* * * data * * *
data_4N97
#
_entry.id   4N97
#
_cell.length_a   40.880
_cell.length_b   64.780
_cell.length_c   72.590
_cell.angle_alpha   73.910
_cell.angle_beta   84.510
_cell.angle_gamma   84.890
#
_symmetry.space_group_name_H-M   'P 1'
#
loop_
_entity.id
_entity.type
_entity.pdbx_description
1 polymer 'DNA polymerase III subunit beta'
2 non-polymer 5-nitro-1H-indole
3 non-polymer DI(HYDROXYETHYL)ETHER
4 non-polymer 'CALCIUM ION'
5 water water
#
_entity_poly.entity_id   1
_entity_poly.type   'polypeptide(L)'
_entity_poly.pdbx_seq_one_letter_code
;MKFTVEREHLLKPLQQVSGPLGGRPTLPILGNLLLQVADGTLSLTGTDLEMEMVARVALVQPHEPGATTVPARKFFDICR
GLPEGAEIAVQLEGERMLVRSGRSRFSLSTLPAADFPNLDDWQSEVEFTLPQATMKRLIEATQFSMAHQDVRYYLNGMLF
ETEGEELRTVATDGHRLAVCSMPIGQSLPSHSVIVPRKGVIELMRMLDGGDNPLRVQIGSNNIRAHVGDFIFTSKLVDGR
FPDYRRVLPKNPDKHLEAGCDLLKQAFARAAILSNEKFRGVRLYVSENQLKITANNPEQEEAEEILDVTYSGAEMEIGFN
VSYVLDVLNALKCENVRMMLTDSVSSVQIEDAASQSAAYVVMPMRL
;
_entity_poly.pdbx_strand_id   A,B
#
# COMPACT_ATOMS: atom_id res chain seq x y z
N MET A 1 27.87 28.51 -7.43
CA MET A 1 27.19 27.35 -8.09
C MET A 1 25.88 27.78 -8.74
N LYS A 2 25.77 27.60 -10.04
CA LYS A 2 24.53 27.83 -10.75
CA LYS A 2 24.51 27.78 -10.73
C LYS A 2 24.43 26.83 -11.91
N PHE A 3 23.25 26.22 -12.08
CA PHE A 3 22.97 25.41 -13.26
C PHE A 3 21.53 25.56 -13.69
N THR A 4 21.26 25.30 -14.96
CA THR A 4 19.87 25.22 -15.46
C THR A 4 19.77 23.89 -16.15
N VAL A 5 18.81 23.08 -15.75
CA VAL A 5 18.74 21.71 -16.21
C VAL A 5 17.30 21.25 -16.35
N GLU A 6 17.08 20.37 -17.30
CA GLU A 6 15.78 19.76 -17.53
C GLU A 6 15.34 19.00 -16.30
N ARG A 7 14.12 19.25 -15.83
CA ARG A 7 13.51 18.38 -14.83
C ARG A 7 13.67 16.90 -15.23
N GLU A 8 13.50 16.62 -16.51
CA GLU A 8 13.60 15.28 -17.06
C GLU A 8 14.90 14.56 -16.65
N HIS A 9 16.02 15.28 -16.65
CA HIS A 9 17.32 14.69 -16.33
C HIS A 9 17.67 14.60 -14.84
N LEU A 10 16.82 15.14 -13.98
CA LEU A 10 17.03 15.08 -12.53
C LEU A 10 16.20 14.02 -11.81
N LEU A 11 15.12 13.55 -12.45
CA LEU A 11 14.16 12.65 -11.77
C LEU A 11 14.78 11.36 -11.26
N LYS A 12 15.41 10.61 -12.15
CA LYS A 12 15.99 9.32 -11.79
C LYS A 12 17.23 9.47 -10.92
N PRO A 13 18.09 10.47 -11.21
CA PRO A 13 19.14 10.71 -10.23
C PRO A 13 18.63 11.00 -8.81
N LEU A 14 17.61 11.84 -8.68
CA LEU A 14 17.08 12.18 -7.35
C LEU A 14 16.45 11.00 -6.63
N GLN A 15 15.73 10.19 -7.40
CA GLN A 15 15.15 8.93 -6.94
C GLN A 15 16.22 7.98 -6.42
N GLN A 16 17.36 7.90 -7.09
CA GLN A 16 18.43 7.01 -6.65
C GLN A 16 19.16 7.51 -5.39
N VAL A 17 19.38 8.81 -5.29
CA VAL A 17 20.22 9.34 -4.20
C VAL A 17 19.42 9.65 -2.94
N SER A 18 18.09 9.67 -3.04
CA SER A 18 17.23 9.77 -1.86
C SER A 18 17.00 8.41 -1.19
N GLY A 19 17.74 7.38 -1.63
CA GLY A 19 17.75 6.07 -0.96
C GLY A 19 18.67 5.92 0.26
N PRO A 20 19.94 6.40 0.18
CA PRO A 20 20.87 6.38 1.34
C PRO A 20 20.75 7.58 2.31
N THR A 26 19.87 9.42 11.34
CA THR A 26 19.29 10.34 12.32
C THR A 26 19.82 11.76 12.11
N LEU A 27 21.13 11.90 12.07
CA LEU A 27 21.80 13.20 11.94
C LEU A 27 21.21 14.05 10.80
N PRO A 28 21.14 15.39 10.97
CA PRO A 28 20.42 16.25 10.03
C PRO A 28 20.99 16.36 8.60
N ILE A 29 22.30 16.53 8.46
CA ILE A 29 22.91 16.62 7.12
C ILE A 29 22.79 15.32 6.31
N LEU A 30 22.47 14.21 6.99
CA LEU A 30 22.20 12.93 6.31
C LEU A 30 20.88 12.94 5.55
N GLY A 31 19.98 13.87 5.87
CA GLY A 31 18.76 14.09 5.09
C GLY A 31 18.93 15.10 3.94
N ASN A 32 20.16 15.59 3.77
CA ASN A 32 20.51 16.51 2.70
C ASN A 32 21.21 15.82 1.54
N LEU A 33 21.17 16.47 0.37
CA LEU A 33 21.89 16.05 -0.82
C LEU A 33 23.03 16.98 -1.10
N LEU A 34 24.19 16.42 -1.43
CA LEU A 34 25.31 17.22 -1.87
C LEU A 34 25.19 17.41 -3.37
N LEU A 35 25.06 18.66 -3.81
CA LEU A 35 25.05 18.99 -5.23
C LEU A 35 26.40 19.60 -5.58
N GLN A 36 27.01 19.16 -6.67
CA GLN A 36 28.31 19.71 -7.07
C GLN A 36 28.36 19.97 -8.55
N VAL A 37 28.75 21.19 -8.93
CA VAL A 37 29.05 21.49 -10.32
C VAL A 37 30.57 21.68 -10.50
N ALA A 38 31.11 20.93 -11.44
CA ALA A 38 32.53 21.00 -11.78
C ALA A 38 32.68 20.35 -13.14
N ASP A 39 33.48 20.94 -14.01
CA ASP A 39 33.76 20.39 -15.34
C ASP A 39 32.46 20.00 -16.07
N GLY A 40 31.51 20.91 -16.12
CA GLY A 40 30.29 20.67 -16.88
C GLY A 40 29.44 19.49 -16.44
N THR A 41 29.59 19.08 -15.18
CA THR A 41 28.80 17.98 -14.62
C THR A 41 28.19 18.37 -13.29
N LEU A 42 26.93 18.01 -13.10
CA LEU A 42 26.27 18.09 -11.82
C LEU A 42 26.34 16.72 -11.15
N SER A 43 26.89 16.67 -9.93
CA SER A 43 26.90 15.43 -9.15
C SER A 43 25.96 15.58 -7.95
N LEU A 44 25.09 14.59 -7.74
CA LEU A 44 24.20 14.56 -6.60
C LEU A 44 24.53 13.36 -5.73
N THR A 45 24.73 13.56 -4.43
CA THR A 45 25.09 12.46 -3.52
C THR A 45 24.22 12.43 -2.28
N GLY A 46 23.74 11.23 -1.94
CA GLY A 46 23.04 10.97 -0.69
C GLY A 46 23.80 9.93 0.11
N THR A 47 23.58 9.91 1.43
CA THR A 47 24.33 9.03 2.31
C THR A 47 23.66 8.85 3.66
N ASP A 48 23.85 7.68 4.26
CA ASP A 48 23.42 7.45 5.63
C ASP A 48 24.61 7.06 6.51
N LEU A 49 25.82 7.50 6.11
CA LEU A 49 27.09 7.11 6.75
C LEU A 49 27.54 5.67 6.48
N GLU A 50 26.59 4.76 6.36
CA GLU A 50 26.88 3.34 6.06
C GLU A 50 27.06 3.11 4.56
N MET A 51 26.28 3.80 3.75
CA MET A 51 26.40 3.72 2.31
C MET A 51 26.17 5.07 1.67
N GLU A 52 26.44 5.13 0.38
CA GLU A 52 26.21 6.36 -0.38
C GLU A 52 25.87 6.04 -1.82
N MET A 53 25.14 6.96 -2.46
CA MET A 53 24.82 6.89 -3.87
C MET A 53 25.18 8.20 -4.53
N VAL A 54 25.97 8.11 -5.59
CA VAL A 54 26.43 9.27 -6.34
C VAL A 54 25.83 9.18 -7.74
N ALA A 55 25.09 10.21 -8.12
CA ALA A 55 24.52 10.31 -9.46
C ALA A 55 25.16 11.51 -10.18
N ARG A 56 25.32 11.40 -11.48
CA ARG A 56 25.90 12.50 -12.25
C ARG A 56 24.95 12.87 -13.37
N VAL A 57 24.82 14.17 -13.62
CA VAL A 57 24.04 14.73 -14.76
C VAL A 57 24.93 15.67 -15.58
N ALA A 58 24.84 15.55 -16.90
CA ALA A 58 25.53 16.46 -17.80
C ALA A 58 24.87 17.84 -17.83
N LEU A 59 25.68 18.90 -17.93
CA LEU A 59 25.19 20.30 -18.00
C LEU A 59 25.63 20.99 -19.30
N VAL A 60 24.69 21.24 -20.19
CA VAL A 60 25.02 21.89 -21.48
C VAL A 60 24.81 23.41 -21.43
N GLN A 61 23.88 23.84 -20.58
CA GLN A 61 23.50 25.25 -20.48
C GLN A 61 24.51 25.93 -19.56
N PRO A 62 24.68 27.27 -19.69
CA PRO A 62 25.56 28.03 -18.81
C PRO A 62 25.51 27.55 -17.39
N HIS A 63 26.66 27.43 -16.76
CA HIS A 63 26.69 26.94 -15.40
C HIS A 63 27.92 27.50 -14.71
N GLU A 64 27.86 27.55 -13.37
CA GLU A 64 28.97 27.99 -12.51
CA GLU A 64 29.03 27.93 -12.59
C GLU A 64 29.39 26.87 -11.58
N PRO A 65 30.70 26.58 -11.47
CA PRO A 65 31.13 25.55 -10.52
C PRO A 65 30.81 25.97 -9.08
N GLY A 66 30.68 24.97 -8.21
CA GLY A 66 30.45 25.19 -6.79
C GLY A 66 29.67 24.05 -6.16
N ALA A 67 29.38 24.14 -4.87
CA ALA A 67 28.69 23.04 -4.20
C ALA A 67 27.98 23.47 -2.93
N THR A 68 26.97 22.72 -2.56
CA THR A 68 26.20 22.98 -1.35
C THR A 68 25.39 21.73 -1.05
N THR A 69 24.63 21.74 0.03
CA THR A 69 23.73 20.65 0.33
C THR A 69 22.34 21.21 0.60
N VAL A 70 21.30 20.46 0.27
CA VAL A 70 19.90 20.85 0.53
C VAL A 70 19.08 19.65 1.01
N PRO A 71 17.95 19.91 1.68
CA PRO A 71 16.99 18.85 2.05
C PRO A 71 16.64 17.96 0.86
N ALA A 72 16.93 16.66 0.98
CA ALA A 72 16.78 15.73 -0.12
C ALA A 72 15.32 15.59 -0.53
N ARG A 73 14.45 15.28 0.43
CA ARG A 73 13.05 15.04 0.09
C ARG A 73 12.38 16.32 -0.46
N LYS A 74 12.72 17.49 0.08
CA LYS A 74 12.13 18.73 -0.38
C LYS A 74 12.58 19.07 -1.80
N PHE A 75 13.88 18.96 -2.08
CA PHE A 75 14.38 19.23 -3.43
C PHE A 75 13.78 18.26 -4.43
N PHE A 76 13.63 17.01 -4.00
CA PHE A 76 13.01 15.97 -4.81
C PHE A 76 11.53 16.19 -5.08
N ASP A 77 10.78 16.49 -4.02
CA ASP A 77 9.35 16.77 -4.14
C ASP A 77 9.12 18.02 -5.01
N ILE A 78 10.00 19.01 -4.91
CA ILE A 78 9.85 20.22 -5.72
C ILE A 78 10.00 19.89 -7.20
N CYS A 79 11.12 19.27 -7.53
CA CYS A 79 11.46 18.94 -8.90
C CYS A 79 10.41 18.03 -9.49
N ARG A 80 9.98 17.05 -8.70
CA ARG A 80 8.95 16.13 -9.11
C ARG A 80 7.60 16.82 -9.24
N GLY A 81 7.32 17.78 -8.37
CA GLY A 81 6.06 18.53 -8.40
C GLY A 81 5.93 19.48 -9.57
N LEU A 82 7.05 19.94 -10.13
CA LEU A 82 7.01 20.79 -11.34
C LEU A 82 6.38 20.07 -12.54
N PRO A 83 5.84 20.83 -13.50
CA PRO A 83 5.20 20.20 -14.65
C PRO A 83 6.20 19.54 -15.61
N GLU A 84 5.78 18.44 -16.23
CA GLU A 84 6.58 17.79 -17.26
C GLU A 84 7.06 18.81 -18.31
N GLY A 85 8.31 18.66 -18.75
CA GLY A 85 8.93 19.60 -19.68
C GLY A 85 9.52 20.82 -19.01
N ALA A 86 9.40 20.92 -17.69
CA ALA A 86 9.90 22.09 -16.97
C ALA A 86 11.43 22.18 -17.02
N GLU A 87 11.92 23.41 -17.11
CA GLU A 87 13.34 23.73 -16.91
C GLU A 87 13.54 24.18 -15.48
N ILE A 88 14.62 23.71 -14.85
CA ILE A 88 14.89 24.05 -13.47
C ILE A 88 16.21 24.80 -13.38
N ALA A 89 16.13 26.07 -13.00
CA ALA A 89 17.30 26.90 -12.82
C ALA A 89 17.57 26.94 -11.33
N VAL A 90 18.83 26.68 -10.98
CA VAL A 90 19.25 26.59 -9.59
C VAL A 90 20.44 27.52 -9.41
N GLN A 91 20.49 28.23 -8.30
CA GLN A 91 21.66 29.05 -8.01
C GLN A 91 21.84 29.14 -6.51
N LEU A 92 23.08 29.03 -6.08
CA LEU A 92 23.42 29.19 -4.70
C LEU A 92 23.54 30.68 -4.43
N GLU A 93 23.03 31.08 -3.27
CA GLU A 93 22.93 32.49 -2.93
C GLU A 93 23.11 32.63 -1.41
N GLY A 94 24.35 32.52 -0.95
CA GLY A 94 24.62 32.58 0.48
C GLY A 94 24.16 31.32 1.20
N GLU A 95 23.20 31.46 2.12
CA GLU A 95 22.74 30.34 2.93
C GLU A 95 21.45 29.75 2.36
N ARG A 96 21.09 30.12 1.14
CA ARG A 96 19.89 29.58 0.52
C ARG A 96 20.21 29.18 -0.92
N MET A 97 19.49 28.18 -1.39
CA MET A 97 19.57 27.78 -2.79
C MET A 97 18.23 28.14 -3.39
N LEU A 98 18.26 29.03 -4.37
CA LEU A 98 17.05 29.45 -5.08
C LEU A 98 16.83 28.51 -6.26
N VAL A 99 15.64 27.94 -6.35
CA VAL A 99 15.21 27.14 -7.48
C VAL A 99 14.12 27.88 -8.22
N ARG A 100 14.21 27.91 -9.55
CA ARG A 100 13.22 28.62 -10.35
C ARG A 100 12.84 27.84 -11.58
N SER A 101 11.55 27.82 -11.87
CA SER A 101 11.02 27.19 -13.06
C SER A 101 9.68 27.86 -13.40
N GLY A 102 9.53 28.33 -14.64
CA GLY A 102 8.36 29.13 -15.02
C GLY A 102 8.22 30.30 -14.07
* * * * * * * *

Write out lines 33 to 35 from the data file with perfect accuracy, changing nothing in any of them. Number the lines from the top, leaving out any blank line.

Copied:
_entity_poly.pdbx_strand_id   A,B
#
# COMPACT_ATOMS: atom_id res chain seq x y z